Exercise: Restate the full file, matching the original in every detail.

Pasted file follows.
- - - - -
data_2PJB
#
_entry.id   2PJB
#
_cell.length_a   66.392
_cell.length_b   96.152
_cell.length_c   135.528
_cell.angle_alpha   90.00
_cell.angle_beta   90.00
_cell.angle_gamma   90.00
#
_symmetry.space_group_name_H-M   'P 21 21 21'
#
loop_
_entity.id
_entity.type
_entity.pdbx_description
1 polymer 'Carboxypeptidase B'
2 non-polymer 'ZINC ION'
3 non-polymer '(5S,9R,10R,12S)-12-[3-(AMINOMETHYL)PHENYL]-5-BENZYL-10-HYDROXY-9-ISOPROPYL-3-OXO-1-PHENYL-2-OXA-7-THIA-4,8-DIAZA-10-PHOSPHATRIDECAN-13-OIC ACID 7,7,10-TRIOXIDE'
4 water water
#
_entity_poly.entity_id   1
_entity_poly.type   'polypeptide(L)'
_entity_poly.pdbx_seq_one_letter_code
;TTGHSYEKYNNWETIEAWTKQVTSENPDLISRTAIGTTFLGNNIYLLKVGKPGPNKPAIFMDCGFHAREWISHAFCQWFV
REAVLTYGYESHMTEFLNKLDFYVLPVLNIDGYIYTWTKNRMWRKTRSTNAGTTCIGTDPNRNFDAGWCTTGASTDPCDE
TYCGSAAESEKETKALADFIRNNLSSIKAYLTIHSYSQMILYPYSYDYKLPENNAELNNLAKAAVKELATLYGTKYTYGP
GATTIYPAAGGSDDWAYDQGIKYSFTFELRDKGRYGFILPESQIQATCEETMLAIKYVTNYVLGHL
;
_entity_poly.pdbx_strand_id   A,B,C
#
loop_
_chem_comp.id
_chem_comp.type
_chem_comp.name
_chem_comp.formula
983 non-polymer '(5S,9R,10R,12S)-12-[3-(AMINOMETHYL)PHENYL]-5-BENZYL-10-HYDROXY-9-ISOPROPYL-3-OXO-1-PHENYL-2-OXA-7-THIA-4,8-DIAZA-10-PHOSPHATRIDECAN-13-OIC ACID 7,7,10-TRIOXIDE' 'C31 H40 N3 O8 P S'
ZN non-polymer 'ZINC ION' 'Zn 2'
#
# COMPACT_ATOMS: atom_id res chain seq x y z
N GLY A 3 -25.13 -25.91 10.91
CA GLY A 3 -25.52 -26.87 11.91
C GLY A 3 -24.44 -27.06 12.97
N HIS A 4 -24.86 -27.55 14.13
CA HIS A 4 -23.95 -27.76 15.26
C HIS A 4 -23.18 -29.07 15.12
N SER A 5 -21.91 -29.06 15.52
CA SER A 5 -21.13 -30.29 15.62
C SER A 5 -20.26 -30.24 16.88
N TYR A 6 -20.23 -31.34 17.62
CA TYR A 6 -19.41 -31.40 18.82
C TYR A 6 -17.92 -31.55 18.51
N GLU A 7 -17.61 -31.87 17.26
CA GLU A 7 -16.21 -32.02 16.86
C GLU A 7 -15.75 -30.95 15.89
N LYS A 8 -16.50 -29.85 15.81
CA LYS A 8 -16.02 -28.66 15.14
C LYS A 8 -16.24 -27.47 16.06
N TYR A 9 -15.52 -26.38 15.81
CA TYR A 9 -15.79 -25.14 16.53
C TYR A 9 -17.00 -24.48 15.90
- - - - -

data_2PJB
#
_entry.id   2PJB
#
_cell.length_a   66.392
_cell.length_b   96.152
_cell.length_c   135.528
_cell.angle_alpha   90.00
_cell.angle_beta   90.00
_cell.angle_gamma   90.00
#
_symmetry.space_group_name_H-M   'P 21 21 21'
#
loop_
_entity.id
_entity.type
_entity.pdbx_description
1 polymer 'Carboxypeptidase B'
2 non-polymer 'ZINC ION'
3 non-polymer '(5S,9R,10R,12S)-12-[3-(AMINOMETHYL)PHENYL]-5-BENZYL-10-HYDROXY-9-ISOPROPYL-3-OXO-1-PHENYL-2-OXA-7-THIA-4,8-DIAZA-10-PHOSPHATRIDECAN-13-OIC ACID 7,7,10-TRIOXIDE'
4 water water
#
_entity_poly.entity_id   1
_entity_poly.type   'polypeptide(L)'
_entity_poly.pdbx_seq_one_letter_code
;TTGHSYEKYNNWETIEAWTKQVTSENPDLISRTAIGTTFLGNNIYLLKVGKPGPNKPAIFMDCGFHAREWISHAFCQWFV
REAVLTYGYESHMTEFLNKLDFYVLPVLNIDGYIYTWTKNRMWRKTRSTNAGTTCIGTDPNRNFDAGWCTTGASTDPCDE
TYCGSAAESEKETKALADFIRNNLSSIKAYLTIHSYSQMILYPYSYDYKLPENNAELNNLAKAAVKELATLYGTKYTYGP
GATTIYPAAGGSDDWAYDQGIKYSFTFELRDKGRYGFILPESQIQATCEETMLAIKYVTNYVLGHL
;
_entity_poly.pdbx_strand_id   A,B,C
#
loop_
_chem_comp.id
_chem_comp.type
_chem_comp.name
_chem_comp.formula
983 non-polymer '(5S,9R,10R,12S)-12-[3-(AMINOMETHYL)PHENYL]-5-BENZYL-10-HYDROXY-9-ISOPROPYL-3-OXO-1-PHENYL-2-OXA-7-THIA-4,8-DIAZA-10-PHOSPHATRIDECAN-13-OIC ACID 7,7,10-TRIOXIDE' 'C31 H40 N3 O8 P S'
ZN non-polymer 'ZINC ION' 'Zn 2'
#
# COMPACT_ATOMS: atom_id res chain seq x y z
N GLY A 3 -25.13 -25.91 10.91
CA GLY A 3 -25.52 -26.87 11.91
C GLY A 3 -24.44 -27.06 12.97
N HIS A 4 -24.86 -27.55 14.13
CA HIS A 4 -23.95 -27.76 15.26
C HIS A 4 -23.18 -29.07 15.12
N SER A 5 -21.91 -29.06 15.52
CA SER A 5 -21.13 -30.29 15.62
C SER A 5 -20.26 -30.24 16.88
N TYR A 6 -20.23 -31.34 17.62
CA TYR A 6 -19.41 -31.40 18.82
C TYR A 6 -17.92 -31.55 18.51
N GLU A 7 -17.61 -31.87 17.26
CA GLU A 7 -16.21 -32.02 16.86
C GLU A 7 -15.75 -30.95 15.89
N LYS A 8 -16.50 -29.85 15.81
CA LYS A 8 -16.02 -28.66 15.14
C LYS A 8 -16.24 -27.47 16.06
N TYR A 9 -15.52 -26.38 15.81
CA TYR A 9 -15.79 -25.14 16.53
C TYR A 9 -17.00 -24.48 15.90